Europe Stocks Drop for Fourth Day on Greek Government Row

European stocks fell, with the Stoxx Europe 600 Index posting its biggest weekly decline in 13 months, as Greek Prime Minister Antonis Samaras lost one of his two coalition partners and investors weighed the outlook for Federal Reserve stimulus measures.

National Bank of Greece SA (ETE) plunged 11 percent as Greek stocks tumbled the most since October. SAP AG lost 2.7 percent after U.S. peer Oracle Corp. forecast quarterly profit at the lower end of analysts’ projections. Groupe Eurotunnel SA slipped 6.5 percent as brokers cuts their ratings on the stock.

The Stoxx 600 fell 1.2 percent to 280.4 at the close of trading. The equity benchmark retreated 3.7 percent this week, its fifth weekly decline, and the longest streak of losses in two years, as the Fed said it may end bond purchases next year if the economy strengthens in line with forecasts. The gauge has pared its yearly gain to 0.3 percent.

“The Greek party leaving the coalition today won’t do much to help uncertainty,” Tobias Britsch, who helps oversee the equivalent of $34 billion as European equities asset manager at Meriten Investment Management GmbH, said by phone from Dusseldorf, Germany. “I don’t see Greece being a problem like last year. New elections could be a bigger issue. The impact of reduced Fed liquidity will continue to worry markets.”

In Greece, the Democratic Left party withdrew its ministers from the coalition government amid disagreement over Samaras’s decision to close the nation’s public broadcaster. The departure of the party’s 14 lawmakers would leave the premier with a parliamentary majority of only three seats.

Democratic Left leader Fotis Kouvelis said he believes Greece doesn’t need new elections and will support efforts to keep the country in the euro, according to a statement read out on Athens-based Skai TV.

National Indexes

National benchmark indexes fell in 14 of the 16 western European markets open today. The U.K.’s FTSE 100 slipped 0.7 percent and France’s CAC 40 lost 1.1 percent, while Germany’s DAX tumbled 1.8 percent. Greece’s ASE Index slid 6.1 percent, its biggest loss since October. Markets in Helsinki and Stockholm were closed for the Midsummer’s Eve public holiday.

The volume of shares traded in companies listed on the Stoxx 600 was 52 percent greater than the average of the last 30 days, according to data compiled by Bloomberg.

In China, benchmark money-market rates tumbled from record highs after the central bank injected funds to alleviate the worst cash crunch in at least a decade. The People’s Bank of China added funds to the financial system via short-term liquidity operations yesterday, according to Hao Hong, chief China strategist at Bank of Communications Co. in Hong Kong.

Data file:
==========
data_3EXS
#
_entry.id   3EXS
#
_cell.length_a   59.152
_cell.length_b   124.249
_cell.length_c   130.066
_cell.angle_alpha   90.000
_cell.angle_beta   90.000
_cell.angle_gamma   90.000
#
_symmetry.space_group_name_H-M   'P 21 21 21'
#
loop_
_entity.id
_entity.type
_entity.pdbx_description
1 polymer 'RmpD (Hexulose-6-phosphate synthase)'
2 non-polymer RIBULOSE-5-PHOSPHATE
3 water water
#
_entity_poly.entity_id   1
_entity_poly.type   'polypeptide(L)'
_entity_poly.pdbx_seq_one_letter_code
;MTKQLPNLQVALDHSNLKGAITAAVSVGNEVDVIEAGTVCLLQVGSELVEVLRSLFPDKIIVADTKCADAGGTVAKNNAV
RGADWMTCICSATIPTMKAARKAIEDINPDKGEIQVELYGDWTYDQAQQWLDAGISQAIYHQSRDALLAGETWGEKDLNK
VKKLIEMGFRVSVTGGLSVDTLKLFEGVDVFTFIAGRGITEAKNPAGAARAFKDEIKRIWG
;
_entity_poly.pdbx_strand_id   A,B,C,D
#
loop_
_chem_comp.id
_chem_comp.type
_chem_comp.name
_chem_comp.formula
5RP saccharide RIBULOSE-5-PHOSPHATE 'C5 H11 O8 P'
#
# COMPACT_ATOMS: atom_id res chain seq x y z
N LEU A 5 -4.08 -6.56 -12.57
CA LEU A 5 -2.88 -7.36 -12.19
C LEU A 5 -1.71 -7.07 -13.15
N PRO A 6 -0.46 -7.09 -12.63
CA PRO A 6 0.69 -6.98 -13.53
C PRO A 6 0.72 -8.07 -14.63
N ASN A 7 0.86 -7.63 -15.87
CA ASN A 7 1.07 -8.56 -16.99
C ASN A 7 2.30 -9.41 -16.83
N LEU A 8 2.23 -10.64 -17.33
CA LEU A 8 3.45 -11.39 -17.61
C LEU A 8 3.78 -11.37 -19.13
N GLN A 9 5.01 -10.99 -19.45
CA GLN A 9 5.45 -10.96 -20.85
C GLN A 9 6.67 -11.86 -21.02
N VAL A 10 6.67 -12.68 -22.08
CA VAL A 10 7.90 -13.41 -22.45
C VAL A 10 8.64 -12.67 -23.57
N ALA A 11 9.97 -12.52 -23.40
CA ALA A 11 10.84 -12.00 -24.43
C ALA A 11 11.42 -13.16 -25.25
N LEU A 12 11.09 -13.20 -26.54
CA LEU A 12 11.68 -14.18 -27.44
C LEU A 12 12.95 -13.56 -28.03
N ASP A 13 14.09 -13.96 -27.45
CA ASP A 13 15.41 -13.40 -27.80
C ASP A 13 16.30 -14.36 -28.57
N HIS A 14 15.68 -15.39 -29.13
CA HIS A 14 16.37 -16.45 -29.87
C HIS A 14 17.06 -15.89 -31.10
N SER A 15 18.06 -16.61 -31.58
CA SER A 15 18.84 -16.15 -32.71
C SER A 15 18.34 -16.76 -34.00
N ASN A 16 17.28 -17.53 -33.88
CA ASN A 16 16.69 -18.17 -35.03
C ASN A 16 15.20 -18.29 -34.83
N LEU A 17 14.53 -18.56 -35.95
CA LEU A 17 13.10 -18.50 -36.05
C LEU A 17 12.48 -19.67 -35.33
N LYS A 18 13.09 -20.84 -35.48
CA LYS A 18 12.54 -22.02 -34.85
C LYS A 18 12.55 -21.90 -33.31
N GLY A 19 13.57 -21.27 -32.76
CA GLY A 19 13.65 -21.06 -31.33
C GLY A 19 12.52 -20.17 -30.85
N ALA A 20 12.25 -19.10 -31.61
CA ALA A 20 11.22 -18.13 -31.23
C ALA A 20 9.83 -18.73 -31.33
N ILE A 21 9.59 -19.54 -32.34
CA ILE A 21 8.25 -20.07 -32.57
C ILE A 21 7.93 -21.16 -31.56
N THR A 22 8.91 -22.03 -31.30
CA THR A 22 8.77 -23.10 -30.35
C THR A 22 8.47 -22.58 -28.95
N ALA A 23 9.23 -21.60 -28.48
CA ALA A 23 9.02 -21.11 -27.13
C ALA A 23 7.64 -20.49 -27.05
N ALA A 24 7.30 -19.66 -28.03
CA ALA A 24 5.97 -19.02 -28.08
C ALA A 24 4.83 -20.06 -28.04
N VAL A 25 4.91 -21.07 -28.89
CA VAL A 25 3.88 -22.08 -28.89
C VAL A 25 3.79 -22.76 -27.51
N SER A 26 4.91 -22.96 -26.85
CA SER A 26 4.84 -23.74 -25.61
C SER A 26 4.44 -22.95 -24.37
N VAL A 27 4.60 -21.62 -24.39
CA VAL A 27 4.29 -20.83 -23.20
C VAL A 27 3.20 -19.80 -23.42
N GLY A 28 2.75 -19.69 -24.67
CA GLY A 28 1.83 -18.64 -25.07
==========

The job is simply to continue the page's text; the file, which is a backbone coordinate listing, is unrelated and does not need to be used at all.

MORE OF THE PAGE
Bank Supervision

European Union finance ministers met today in Luxembourg to discuss proposals for bank supervision, focusing on laws for the resolution of failed banks.

The European Central Bank probably won’t take over as euro-area bank supervisor until the end of 2014, in part because of German approval procedures, according to two European officials who spoke on condition of anonymity. This contrasts with an initial goal of moving to the new system in March, later pushed back to July.

National Bank of Greece fell 11 percent to 3.25 euros, while bookmaker OPAP SA decreased 5.2 percent to 6.35 euros.

SAP AG declined 2.7 percent to 55.10 euros. Oracle, the largest maker of database software, late yesterday posted quarterly sales that missed estimates and forecast profit for the current quarter at the lower end of analysts’ projections.

Groupe Eurotunnel (GET), which operates the tunnel connecting England and France, dropped 6.5 percent to 5.14 euros, the lowest price since January 2012, as Natixis and RBC Capital Markets LLC cut their ratings on the stock.

Natixis cited regulatory risk for the company after the European Commission sent a formal request to France and the U.K. to comply with EU rules on rail fees.

Danone, which owns the Evian water brand, rallied 2 percent to 56.23 euros. JPMorgan Chase & Co. raised the stock to overweight, similar to a buy rating, from neutral, with analyst Celine Pannuti predicting earnings-per-share growth of 10 percent from next year.

To contact the reporter on this story: Sofia Horta e Costa in London at shortaecosta@bloomberg.net

To contact the editor responsible for this story: Andrew Rummer at arummer@bloomberg.net

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